Assay of α-amylase activity

The α-amylase activity was assayed by dinitrosalicyclic acid procedure (Bernfeld 1955) using 1% soluble starch (Merck) as substrate. 10 µL of the supernatant was incubated for 30 min at 35 °C with 40 µL universal buffer and 50 µL soluble starches. The reaction was then stopped by addition of 100 µL dinitrosalicylic acid and was kept 10 min in boiling water. Dinitrosalicyclic acid is a color reagent, and the reducing groups released from starch by α-amylase action are measured by the reduction of 3, 5-dinitrosalicylic acid. The boiling water was used for stopping the activity of α-amylase and catalyzing the reaction between dinitrosalicyclic acid and reducing groups of starch.

Absorbance was read at 540 nm after cooling in ice for five min. One unit of α-amylase activity was defined as the amount of enzyme required to produce 1 mg maltose in 30 min at 35 °C. All assays were performed in four replicates.

Assay of protease activity

The activity of protease was determined as described by Garcia-Carreno and Haard (1993) with slight modification. 1% azocasein was used as a substrate for protease activity. Then, 10 µL of supernatant and 15 µL of buffer with 50 µL of substrate were reacted for 3 hours at 37 °C in an oven. Proteolysis was stopped by the addition of 150 µL of 10% trichloroacetic acid. Appropriate blanks, in which trichloroacetic acid was added first to the substrate, were prepared for each assay. The solutions were transferred to a refrigerator at 4 °C for 30 min, and then were centrifuged at 13,000 g for 10 min. Then 100 µL of supernatant was mixed with 100 µL NaOH and transferred to Eliza plates. The absorbance was read at 440 nm.

Assay of lipase activity

The activity of lipase was determined by the method of Tsujita et al. (1989). 10 µL of midgut tissue extracts was mixed with 18 µL p-nitrophenyl butyrate (50 mM) as substrate, and 172 µL of universal buffer solution (1 M) (pH = 7) and incubated at 37 °C. The absorbance was read at 405 nm. One unit of enzyme releases 1.0 nmol of p-nitrophenyl per minute at pH 7.2 at 37 °C using p-nitrophenyl butyrate as the substrate.

Assay of general esterase activity

The activities of general esterases were determined according to methods of Van Asperen (1962). For this purpose, αnaphtlyacetate (α-NA) and β-naphtylacetate (β-NA) (10 mM) were used as substrates. Initially, one gut was homogenized with 1000 µL 0.1 mol phosphate (pH = 7) continary Triton x-100 on the ratio of 0.01%, then the homogenized solution was centrifuged at 10,000 g for 10 min at 4 °C. The supernatant was transferred to new microtube and diluted with phosphate buffer. This solution reacts with substrate and Fast Blue RR salt (1 mM). Absorbance was recorded at 630 nm.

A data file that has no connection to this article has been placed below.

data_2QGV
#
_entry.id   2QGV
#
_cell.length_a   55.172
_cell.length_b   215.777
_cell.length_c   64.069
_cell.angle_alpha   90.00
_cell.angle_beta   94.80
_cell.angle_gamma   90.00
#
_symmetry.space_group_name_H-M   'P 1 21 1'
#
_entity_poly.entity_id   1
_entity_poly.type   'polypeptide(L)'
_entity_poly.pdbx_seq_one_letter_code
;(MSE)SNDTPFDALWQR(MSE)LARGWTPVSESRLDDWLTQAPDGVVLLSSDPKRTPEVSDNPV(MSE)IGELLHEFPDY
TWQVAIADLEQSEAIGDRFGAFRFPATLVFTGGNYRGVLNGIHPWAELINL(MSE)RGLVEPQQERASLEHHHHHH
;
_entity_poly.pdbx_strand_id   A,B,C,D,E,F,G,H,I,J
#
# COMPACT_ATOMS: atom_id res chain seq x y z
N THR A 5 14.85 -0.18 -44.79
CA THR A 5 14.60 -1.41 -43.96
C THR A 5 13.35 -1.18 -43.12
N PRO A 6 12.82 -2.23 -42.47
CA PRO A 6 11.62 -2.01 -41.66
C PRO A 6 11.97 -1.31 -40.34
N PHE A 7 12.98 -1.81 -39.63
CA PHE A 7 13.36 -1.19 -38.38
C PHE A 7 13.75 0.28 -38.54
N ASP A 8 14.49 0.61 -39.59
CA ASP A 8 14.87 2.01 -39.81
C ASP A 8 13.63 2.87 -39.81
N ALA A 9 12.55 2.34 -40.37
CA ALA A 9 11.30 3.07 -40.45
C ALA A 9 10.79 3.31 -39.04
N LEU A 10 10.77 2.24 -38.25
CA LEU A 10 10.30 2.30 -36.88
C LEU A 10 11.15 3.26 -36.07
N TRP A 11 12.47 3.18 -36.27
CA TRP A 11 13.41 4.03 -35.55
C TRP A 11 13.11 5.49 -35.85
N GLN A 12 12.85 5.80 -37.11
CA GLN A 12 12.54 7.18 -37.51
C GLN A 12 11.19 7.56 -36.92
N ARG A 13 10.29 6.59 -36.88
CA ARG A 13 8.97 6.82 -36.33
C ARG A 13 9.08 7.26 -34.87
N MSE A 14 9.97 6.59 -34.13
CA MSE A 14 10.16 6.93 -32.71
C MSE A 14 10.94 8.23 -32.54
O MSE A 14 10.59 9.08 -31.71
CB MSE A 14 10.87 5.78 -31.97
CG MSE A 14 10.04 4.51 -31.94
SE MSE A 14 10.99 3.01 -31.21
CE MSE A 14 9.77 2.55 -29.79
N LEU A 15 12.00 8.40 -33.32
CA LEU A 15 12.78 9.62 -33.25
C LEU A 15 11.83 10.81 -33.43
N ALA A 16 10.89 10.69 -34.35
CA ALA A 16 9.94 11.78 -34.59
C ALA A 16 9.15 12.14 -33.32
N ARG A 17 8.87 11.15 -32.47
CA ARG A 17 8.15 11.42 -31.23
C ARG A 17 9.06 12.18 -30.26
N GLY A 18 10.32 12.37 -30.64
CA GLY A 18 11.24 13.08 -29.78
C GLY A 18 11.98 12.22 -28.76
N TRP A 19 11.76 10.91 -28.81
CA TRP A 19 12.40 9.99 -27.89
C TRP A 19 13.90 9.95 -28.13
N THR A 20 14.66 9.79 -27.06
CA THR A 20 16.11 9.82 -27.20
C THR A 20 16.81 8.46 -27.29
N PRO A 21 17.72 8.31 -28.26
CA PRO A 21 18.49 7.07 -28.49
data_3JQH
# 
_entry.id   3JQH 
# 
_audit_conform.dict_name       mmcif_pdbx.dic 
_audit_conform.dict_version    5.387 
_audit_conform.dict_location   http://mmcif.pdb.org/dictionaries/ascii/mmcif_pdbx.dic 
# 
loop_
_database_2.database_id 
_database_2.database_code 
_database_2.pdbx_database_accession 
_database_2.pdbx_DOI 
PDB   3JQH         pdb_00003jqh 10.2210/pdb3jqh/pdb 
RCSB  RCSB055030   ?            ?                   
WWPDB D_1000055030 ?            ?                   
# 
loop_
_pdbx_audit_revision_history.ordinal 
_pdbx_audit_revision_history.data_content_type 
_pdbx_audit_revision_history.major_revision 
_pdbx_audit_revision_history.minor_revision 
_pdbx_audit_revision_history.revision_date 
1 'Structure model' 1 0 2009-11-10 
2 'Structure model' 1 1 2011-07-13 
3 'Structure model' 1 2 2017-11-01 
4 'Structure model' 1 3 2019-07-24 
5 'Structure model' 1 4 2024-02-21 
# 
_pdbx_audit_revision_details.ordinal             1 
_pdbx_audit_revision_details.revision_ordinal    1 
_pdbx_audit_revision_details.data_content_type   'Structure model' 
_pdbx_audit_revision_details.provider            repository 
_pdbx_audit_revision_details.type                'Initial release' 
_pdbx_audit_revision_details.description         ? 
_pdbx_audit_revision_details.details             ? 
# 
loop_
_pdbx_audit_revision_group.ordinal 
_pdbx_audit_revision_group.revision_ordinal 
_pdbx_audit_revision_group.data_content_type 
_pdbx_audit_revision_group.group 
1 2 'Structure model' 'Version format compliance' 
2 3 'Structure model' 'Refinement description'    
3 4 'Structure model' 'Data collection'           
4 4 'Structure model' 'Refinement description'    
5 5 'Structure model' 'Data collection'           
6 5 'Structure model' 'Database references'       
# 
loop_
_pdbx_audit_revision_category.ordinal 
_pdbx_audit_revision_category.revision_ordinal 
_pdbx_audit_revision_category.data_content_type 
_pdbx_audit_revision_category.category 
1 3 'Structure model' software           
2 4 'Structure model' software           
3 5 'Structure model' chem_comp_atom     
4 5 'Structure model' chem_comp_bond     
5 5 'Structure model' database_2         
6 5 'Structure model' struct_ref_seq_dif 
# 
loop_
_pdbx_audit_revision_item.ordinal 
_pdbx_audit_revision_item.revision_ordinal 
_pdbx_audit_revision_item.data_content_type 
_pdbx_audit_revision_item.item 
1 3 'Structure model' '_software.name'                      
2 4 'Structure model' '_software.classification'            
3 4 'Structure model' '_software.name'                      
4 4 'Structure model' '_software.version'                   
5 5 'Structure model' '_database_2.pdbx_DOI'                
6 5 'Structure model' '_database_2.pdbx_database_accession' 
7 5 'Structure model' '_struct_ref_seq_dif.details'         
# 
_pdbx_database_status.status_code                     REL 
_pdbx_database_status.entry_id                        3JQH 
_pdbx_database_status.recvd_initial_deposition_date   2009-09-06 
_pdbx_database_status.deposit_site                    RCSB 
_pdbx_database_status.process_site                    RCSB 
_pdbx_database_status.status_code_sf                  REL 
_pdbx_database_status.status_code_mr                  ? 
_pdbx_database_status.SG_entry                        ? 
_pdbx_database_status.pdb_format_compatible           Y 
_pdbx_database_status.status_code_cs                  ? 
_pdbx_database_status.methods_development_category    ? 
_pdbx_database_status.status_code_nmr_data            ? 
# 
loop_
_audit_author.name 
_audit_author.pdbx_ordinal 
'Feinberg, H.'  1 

Assay of glutation S-transferase activity

For determining activity of GST, the method of Habing et al. (1974) was used. In this study, 1-chloro-2, 4-dinitrobenzene (CDNB) (20 mM) was used as the substrate. First, larvae were homogenized in 20 µL distilled water, then the homogenized solution was centrifuged at 12,500 g for 10 min at 4 °C. 15 µL of supernatant was mixed with 135 µL of phosphate buffer (pH = 7), 50 µL of CDNB, and 100 µL of GST. The absorbance at 340 nm was read at intervals of nine sec in one min.

Determination of protein

The method of Bradford (1976) was used for determining total protein, using bovine serum albumin as the standard.

Statistical analysis

LC50 and LC20 of the toxicity bioassay were determined with Polo-PC software (LeOra Software 1987). Data from sublethal development effects and enzymes activity were compared by one—way analysis of variance (ANOVA). Difference between the treatments was determined by Tukey's multiple range tests (SAS 1997). Differences among means were considered significant at p ≤ 0.05.



Acute toxicity of A. annua extract. The LC50 value, its confidence limits and regression slope line 24 hours after the start of the experiment were estimated. The LC50 of methanol extract of A. annua was 0.33 gle/ mL for fourth instar G. pyloalis larvae with confidence distance 0.29 – 0.37 (Table 1). Figure 1 shows mortality probit of Artemisia anuua on fourth instar G. pyloalis larvae.

The results of the effects of sublethal doses of A. annua extract on larval duration of G. pyloalis are depicted in Table 2. The larval duration of fourth instar larvae was increased compared with the control group (F = 10.02, df = 2, df = 42, p < 0.01). The duration of fifth instar larvae in LC50 treatment was increased compared with the control. However, in those larvae treated with LC20 dose, the duration of fifth instar larva was decreased (F = 33.89, df = 2, df = 42, p < 0.01). The duration of the prepupa stage significantly decreased in the LC20 treatment compared with the control. The pupal duration increased in all treatments. (F = 4.32, df = 2, df = 42, p < 0.05). The adult longevity was severely decreased in all treatments compared with the controls. The adult longevity was dose—dependent and showed a decrease with increasing concentration.

Table 1.

The LC20 and LC50 values, confidence limit (95%), and regression slope of methanolic extract of Artemisia anuua against fourth—instar larvae of Glyphodes pyloalis after 24 hours.


Table 2.

Duration of the development and longevity (mean ± SE) of Glyphodes pyloalis after treatment with Artemisia anuua.


Table 3.